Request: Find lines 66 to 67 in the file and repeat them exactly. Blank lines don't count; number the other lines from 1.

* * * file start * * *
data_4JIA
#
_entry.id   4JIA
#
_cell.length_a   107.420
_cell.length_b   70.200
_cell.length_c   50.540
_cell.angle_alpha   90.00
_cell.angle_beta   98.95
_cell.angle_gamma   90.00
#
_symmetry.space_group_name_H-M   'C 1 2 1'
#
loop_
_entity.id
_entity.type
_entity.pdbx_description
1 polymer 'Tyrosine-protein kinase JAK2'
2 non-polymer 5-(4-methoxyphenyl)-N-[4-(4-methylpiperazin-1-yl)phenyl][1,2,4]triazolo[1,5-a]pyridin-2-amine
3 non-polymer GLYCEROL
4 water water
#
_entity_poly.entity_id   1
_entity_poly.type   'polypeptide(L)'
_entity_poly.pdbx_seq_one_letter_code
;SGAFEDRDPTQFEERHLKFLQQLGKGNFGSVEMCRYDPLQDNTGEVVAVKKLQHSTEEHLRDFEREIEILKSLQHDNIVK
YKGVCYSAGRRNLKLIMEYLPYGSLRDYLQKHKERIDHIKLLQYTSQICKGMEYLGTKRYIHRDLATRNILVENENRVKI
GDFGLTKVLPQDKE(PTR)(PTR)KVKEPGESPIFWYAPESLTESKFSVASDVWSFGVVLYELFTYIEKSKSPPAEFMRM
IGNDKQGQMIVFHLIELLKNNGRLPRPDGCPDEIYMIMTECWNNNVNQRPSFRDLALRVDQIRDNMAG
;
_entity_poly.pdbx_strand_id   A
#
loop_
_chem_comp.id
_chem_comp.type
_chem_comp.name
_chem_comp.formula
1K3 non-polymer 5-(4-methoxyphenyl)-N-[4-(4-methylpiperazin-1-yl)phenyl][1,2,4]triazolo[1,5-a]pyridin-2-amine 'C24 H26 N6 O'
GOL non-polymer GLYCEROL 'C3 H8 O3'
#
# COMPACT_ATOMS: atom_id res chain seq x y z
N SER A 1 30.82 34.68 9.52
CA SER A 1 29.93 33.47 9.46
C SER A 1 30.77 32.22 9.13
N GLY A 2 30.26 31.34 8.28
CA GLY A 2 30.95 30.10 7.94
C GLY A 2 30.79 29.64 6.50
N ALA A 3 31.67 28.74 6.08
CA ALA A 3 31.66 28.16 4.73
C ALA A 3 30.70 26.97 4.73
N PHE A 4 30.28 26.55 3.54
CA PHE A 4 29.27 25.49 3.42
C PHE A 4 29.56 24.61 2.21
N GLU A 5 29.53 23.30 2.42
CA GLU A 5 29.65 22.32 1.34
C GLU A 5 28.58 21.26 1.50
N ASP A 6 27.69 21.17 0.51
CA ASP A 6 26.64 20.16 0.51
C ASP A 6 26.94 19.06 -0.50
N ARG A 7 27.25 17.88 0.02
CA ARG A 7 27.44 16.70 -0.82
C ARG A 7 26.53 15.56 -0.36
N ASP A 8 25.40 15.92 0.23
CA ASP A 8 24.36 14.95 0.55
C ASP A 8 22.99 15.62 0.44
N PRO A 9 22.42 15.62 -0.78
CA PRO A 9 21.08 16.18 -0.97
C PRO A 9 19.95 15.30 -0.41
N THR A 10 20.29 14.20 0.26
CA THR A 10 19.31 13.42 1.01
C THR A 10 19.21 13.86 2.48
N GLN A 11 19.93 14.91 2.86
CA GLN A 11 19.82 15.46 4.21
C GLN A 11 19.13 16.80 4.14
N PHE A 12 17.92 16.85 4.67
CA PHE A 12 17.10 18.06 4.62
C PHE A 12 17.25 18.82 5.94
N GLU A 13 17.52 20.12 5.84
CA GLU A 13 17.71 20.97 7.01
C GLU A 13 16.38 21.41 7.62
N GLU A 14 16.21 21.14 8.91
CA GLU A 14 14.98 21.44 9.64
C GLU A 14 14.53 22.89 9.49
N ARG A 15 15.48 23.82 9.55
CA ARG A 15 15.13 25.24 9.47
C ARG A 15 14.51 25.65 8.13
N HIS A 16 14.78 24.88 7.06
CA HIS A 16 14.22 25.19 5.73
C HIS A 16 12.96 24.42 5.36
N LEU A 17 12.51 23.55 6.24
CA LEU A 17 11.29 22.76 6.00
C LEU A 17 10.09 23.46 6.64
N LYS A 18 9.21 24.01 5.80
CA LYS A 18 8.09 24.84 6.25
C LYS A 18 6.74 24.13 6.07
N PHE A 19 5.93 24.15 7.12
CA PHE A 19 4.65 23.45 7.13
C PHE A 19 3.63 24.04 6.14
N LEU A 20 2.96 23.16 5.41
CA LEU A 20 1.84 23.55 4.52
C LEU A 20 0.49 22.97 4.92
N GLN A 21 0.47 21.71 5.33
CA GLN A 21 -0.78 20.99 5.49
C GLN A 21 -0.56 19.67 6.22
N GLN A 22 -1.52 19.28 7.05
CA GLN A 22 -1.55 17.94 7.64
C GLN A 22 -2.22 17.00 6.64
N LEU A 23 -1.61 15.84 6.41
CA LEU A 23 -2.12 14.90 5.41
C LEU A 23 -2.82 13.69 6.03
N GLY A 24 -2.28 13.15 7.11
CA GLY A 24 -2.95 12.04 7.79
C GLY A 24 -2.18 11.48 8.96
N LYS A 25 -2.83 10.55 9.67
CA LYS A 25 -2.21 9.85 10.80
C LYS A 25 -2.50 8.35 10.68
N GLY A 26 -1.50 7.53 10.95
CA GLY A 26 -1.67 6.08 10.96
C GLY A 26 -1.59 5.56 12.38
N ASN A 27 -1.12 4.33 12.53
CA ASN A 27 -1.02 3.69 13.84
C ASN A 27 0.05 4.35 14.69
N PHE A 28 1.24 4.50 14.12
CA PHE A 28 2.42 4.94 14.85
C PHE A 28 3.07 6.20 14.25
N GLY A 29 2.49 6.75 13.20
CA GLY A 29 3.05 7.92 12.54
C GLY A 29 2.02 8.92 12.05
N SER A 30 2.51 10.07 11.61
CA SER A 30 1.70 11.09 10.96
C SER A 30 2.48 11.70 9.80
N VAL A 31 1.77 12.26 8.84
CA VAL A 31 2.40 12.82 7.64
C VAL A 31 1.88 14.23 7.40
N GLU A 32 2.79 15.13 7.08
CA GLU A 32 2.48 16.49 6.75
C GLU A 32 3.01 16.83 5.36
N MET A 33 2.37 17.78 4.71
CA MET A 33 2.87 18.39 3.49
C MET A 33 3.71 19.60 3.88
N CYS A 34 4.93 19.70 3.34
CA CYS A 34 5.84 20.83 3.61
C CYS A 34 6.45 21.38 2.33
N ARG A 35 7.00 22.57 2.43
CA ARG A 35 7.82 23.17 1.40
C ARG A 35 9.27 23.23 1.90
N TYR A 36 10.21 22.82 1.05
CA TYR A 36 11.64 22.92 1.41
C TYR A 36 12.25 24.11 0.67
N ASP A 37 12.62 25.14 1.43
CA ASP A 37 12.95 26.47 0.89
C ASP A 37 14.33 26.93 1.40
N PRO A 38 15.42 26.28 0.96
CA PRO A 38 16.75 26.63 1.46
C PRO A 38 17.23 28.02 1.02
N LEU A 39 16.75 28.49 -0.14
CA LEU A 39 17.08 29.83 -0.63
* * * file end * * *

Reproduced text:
N PRO A 9 22.42 15.62 -0.78
CA PRO A 9 21.08 16.18 -0.97